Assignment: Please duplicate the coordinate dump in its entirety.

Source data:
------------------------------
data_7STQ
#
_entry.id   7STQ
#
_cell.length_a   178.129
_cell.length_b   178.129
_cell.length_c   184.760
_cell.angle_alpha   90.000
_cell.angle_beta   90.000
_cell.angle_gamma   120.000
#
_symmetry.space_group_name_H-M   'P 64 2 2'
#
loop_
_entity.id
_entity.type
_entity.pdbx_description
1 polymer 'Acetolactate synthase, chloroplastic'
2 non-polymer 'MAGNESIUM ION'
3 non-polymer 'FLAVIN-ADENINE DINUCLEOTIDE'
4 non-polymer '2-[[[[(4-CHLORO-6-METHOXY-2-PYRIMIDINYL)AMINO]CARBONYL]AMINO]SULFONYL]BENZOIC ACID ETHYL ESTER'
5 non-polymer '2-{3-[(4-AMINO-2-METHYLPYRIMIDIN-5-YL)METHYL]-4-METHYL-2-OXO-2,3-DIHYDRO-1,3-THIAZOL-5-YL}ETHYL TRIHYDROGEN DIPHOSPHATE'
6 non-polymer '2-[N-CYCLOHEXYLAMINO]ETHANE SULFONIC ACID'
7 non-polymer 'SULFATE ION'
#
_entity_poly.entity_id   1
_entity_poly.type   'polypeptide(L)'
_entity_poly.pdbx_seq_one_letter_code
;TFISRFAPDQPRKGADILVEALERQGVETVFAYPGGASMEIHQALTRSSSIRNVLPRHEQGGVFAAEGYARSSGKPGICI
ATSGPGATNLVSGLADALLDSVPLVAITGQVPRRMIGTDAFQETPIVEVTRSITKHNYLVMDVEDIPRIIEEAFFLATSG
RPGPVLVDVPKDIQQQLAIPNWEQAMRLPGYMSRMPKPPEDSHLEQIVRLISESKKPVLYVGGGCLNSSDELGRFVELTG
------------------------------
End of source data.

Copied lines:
data_7STQ
#
_entry.id   7STQ
#
_cell.length_a   178.129
_cell.length_b   178.129
_cell.length_c   184.760
_cell.angle_alpha   90.000
_cell.angle_beta   90.000
_cell.angle_gamma   120.000
#
_symmetry.space_group_name_H-M   'P 64 2 2'
#
loop_
_entity.id
_entity.type
_entity.pdbx_description
1 polymer 'Acetolactate synthase, chloroplastic'
2 non-polymer 'MAGNESIUM ION'
3 non-polymer 'FLAVIN-ADENINE DINUCLEOTIDE'
4 non-polymer '2-[[[[(4-CHLORO-6-METHOXY-2-PYRIMIDINYL)AMINO]CARBONYL]AMINO]SULFONYL]BENZOIC ACID ETHYL ESTER'
5 non-polymer '2-{3-[(4-AMINO-2-METHYLPYRIMIDIN-5-YL)METHYL]-4-METHYL-2-OXO-2,3-DIHYDRO-1,3-THIAZOL-5-YL}ETHYL TRIHYDROGEN DIPHOSPHATE'
6 non-polymer '2-[N-CYCLOHEXYLAMINO]ETHANE SULFONIC ACID'
7 non-polymer 'SULFATE ION'
#
_entity_poly.entity_id   1
_entity_poly.type   'polypeptide(L)'
_entity_poly.pdbx_seq_one_letter_code
;TFISRFAPDQPRKGADILVEALERQGVETVFAYPGGASMEIHQALTRSSSIRNVLPRHEQGGVFAAEGYARSSGKPGICI
ATSGPGATNLVSGLADALLDSVPLVAITGQVPRRMIGTDAFQETPIVEVTRSITKHNYLVMDVEDIPRIIEEAFFLATSG
RPGPVLVDVPKDIQQQLAIPNWEQAMRLPGYMSRMPKPPEDSHLEQIVRLISESKKPVLYVGGGCLNSSDELGRFVELTG